Créons: precious pencils

Kurt Snoekx
© Agenda Magazine
Err, doubt, dig, act, run away, become... The image of Créons scratching his pencil tip amidst an excess of philosophical signposting speaks volumes. From the moment you enter the dilapidated Schaarbeek/Schaerbeek homes where his exhibition “Mine de rien” takes place, you are confronted with the anonymous artist’s internal battle. For however spontaneously and receptively his colourful pencils populate the Brussels street view, opposition to his batch of “illegal” crayons is sometimes extremely intractable. But whether his pencils brighten your day or ruin your view, at “Mine de rien” Créons offers you a glimpse of an astonishing universe with the same disarming militancy as he does on the street.
“Mine de rien” is the overwhelming result of no less than three months of self-exploration by the artist, who is so immersed in life that his work cannot but be life art, a simple response to a necessity. “Of course I constantly despair at my own incapacity, at the impossibility of ever accomplishing anything, of painting a valid, true picture or even knowing what such a thing ought to look like. But then I always have the hope that, if I persevere, it might one day happen,” runs the quote by Gerhard Richter printed on one of the walls. Fame changes nothing about man’s soul. Doubt is inherent to us, sublunary folk.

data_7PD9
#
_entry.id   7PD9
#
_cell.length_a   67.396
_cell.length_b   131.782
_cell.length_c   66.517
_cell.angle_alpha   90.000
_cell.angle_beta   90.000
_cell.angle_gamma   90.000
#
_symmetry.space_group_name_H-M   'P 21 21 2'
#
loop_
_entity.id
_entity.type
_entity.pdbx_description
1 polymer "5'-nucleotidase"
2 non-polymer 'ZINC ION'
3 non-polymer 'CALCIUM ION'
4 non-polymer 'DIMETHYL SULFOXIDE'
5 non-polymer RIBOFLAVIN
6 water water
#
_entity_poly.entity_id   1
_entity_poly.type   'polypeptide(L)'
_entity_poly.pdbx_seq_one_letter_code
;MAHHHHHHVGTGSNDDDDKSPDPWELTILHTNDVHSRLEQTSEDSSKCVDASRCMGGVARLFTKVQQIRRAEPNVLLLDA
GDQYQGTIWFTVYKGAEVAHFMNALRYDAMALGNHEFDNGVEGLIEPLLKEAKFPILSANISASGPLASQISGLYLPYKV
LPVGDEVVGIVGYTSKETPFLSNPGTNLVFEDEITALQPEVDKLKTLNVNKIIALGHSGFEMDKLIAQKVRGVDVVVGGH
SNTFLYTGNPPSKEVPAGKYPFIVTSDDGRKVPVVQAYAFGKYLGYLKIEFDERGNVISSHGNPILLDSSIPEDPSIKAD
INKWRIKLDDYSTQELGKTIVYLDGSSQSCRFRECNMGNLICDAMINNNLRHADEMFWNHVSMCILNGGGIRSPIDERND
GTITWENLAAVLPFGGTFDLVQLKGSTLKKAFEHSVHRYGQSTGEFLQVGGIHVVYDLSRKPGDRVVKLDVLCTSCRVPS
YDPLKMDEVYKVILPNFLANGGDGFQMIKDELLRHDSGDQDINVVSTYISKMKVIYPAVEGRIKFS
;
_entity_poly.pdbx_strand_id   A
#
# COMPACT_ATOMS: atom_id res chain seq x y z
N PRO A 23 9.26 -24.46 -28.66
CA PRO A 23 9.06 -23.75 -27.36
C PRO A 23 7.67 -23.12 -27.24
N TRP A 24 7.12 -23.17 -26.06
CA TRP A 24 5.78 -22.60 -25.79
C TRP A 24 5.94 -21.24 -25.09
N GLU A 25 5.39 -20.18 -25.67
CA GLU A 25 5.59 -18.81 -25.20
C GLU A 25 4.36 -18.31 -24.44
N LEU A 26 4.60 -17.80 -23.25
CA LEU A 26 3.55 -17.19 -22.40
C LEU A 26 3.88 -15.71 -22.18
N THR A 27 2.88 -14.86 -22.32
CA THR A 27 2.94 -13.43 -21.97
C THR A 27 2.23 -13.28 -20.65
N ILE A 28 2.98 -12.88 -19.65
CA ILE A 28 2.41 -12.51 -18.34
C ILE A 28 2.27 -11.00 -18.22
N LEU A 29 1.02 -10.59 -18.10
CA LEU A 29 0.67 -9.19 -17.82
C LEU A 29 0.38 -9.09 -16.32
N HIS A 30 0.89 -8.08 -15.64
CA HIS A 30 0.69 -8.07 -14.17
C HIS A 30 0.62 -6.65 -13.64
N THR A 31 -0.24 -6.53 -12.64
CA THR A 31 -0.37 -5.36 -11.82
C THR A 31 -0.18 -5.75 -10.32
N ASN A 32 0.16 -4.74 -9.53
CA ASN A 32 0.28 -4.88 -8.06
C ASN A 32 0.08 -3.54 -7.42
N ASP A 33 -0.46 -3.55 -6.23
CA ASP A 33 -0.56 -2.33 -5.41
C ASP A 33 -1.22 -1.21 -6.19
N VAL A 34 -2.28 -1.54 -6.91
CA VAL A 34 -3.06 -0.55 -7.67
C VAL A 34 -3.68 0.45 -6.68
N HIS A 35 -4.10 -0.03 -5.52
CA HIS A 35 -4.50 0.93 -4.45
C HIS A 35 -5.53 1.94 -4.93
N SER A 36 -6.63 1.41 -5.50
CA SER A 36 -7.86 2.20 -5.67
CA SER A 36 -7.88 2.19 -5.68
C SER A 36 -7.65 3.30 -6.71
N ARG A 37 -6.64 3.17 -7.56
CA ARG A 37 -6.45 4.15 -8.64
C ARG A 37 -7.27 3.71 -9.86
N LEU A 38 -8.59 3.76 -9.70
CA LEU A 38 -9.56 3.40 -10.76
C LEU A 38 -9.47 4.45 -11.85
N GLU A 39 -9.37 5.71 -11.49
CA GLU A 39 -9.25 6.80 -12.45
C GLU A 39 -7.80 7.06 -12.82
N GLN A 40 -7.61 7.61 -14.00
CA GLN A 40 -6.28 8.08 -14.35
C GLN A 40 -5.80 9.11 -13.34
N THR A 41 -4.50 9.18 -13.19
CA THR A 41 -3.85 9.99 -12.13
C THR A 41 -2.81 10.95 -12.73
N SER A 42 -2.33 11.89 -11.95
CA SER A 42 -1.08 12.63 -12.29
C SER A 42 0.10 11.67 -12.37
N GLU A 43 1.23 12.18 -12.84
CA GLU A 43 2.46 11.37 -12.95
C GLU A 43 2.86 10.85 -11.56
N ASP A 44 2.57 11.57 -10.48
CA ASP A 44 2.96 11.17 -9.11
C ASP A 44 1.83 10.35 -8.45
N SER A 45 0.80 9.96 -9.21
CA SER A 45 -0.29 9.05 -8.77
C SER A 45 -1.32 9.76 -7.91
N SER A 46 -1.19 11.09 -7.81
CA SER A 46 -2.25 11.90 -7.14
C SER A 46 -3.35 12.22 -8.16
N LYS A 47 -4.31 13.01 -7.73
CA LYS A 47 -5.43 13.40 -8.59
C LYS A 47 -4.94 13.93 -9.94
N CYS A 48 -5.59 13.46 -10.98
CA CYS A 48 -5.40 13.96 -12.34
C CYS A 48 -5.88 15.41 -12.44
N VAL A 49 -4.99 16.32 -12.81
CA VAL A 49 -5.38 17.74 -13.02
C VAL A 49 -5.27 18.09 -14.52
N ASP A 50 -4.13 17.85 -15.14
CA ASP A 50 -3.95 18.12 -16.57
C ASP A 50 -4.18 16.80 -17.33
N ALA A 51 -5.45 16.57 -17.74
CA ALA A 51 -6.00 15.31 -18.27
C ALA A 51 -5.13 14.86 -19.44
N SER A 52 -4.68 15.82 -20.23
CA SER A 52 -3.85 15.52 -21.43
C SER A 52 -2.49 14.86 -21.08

But however doubtful, luckily Créons has a firm voice as well. “Mine de rien” alternates between tormented paintings, hilarious interventions on existing photographs and paintings (by Ensor, Toulouse-Lautrec, and many others), life-sized sculptures, ambiguous views inside the artist’s head and studio, while on the walls there are running and jumping pencils that untameably search for their own space, for a family – which they find under their brothers who also reside in one of the many rooms of this Wonderland – and the way out, to the streets.
Perhaps that is the key to the whole thing: just like the city, art is also able to lend a hand in the quest for an identity – however versatile, colourful, rebellious, and recalcitrant it may be. You can err, doubt, dig, act, run away, and become whatever you like. All while having a blast – no wonder Manu Larcenet’s Polza Mancini (the imposing main character of his four-part comic strip Blast, who deliberately seeks a spot for himself in the margins of society) movingly agrees in the cellar. The world is at your fingertips. The city is you, and art is life. It’s a precious thought these days.
CRÉONS: MINE DE RIEN > 26/10, wo/me/We & w-e 14 > 18.00, gratis/gratuit/free, rue Van Hoordestraat 33, Schaarbeek/Schaerbeek,

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